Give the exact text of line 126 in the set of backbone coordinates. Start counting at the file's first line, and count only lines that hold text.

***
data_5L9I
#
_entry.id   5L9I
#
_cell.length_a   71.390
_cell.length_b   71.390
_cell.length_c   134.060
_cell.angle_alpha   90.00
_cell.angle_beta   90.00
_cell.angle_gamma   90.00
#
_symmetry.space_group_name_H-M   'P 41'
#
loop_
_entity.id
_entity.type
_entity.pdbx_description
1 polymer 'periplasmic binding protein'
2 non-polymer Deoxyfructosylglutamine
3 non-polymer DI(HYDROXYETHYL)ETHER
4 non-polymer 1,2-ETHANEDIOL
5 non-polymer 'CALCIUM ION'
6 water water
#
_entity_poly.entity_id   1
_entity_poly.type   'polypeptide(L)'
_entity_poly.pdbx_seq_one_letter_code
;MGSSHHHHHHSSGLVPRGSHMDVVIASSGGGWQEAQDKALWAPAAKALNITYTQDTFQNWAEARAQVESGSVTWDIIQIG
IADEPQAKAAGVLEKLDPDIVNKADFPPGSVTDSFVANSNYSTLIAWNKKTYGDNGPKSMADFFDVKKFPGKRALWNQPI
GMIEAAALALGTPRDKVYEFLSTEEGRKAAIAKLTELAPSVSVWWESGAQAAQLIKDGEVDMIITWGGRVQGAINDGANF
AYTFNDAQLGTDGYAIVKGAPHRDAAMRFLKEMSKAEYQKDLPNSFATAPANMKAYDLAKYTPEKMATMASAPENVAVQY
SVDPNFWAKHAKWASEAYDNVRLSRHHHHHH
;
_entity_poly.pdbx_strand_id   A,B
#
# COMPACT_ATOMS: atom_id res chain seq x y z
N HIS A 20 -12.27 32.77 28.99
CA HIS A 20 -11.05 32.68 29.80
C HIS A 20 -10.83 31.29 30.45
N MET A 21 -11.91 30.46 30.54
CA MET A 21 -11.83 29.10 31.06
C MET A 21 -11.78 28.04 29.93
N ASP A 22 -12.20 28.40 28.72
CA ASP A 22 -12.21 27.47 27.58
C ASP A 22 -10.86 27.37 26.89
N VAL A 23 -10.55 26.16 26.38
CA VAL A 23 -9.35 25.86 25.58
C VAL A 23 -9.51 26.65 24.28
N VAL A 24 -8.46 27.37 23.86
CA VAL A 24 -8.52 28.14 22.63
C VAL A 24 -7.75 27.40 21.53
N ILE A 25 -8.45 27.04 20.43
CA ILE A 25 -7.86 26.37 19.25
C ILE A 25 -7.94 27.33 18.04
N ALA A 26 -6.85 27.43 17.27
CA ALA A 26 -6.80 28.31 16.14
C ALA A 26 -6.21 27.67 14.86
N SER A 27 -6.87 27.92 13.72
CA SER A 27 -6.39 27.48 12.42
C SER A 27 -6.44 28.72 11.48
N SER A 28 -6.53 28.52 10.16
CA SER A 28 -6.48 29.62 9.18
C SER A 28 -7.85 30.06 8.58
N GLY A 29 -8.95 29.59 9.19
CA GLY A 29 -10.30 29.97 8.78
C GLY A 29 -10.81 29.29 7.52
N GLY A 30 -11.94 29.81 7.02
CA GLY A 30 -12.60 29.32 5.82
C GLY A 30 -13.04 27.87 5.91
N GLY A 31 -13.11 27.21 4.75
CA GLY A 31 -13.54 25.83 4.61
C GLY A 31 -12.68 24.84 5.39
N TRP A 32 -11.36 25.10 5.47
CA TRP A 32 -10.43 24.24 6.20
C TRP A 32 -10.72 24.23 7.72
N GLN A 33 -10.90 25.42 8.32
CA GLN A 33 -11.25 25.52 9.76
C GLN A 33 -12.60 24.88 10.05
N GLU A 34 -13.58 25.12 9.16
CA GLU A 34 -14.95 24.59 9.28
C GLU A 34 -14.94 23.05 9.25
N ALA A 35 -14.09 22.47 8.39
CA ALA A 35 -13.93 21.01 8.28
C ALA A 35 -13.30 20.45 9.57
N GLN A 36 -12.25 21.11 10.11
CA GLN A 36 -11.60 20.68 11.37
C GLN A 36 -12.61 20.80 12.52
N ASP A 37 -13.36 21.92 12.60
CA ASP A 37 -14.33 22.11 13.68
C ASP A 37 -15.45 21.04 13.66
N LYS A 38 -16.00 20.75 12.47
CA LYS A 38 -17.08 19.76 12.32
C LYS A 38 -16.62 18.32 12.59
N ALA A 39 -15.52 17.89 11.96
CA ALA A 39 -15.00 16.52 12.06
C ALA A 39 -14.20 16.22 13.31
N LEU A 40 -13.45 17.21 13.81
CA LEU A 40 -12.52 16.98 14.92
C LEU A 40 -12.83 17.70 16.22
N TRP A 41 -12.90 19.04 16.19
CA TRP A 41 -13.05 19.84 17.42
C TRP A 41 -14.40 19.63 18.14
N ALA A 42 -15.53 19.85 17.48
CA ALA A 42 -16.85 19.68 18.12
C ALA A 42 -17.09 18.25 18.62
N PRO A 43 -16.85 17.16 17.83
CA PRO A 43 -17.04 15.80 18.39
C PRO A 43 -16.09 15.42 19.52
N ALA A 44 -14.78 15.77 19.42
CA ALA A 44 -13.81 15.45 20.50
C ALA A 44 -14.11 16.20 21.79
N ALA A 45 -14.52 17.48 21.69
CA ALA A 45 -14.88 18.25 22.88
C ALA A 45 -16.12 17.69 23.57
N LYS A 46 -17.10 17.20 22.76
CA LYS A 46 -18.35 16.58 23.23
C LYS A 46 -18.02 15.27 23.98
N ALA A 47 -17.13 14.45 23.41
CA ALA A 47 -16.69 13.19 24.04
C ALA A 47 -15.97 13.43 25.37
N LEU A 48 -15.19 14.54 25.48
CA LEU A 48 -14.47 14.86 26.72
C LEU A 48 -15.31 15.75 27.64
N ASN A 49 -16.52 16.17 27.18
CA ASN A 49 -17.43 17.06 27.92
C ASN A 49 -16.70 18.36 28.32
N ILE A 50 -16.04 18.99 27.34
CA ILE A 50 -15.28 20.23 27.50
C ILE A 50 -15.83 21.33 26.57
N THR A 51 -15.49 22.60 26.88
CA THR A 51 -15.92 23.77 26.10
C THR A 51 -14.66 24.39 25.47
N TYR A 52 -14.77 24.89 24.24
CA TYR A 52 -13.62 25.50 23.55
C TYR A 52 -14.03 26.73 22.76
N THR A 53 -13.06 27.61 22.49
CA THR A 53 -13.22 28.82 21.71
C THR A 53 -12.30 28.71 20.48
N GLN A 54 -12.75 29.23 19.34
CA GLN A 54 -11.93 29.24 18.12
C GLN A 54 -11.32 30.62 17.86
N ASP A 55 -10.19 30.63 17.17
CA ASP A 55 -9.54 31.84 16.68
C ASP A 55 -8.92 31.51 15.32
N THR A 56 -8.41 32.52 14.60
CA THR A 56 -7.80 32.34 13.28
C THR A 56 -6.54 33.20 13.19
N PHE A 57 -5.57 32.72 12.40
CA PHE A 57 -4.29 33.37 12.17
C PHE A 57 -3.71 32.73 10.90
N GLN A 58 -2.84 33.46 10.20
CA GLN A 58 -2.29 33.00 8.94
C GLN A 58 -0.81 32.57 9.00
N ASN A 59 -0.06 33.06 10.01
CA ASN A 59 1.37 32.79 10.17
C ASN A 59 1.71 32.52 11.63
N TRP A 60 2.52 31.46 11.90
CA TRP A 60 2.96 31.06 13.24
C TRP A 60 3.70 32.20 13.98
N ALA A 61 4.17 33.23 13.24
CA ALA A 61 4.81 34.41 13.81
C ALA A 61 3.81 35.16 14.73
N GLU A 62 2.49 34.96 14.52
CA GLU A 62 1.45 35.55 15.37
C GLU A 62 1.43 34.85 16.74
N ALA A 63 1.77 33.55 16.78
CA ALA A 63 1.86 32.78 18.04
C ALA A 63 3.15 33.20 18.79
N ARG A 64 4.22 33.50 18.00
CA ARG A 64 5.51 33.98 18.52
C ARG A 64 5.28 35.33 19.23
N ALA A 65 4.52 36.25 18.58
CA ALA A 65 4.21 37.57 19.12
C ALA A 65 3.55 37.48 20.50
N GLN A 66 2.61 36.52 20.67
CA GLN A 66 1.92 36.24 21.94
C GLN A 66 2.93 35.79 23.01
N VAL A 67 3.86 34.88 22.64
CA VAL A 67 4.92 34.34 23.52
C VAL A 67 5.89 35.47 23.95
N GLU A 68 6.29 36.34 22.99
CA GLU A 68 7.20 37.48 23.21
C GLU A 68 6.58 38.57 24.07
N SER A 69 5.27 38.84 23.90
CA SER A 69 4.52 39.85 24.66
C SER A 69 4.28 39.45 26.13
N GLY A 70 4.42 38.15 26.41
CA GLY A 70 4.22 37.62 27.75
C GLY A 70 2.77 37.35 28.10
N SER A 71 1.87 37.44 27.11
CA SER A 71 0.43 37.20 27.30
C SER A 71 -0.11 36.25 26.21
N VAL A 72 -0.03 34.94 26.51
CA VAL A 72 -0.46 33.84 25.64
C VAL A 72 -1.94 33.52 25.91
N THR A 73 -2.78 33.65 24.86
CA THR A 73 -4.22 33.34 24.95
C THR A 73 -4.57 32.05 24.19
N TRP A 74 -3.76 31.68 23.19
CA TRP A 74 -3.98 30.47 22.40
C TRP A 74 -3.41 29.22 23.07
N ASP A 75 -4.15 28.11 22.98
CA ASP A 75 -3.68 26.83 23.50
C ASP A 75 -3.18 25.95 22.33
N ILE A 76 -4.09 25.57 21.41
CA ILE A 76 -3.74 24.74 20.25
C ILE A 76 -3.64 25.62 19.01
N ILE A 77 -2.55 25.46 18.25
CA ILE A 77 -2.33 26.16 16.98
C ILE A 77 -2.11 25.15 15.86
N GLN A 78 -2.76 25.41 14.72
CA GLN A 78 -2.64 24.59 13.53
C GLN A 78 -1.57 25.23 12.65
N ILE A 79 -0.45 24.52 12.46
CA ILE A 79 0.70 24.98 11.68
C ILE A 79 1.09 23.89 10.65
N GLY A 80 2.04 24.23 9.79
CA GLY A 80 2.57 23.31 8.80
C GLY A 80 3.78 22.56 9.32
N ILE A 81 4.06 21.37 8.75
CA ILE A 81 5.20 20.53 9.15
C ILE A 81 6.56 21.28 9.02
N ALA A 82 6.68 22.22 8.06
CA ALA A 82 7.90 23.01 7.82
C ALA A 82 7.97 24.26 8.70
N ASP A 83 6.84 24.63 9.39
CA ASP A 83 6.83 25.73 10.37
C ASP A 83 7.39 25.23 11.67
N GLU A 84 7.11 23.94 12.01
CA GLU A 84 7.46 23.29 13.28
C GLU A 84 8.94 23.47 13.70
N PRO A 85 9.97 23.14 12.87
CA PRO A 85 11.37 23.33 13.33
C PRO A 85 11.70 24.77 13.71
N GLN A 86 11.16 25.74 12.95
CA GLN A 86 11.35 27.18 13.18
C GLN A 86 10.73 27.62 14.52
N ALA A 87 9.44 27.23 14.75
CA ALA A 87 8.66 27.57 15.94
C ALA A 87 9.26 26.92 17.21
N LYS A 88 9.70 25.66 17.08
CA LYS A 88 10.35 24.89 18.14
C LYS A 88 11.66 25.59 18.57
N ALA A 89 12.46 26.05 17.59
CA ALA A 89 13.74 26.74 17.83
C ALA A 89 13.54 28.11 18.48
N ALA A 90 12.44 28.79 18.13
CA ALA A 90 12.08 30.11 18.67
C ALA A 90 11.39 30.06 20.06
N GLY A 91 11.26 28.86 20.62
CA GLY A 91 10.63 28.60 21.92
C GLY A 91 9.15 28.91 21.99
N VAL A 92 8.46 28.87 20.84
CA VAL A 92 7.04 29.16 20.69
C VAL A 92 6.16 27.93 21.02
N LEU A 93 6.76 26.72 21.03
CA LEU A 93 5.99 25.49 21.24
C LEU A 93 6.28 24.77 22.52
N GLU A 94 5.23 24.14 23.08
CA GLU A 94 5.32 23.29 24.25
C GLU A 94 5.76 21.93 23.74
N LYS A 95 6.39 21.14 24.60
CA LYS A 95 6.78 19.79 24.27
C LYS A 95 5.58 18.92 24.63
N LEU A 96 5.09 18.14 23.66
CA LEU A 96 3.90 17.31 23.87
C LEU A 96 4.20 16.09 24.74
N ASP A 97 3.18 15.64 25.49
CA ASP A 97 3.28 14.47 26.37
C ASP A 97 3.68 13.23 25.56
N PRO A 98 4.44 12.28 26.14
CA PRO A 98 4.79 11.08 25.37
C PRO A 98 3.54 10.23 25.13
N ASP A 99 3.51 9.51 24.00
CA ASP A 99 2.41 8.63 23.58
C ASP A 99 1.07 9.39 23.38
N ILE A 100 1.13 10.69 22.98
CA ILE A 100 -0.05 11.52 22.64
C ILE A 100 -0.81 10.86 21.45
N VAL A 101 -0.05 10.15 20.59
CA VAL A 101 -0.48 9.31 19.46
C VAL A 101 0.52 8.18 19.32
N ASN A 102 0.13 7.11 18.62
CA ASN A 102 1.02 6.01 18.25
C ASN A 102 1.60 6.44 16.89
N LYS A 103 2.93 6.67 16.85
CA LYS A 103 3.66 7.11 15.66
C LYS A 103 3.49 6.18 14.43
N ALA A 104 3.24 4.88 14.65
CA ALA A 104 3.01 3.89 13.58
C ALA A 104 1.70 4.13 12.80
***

C ASN A 49 -16.70 18.36 28.32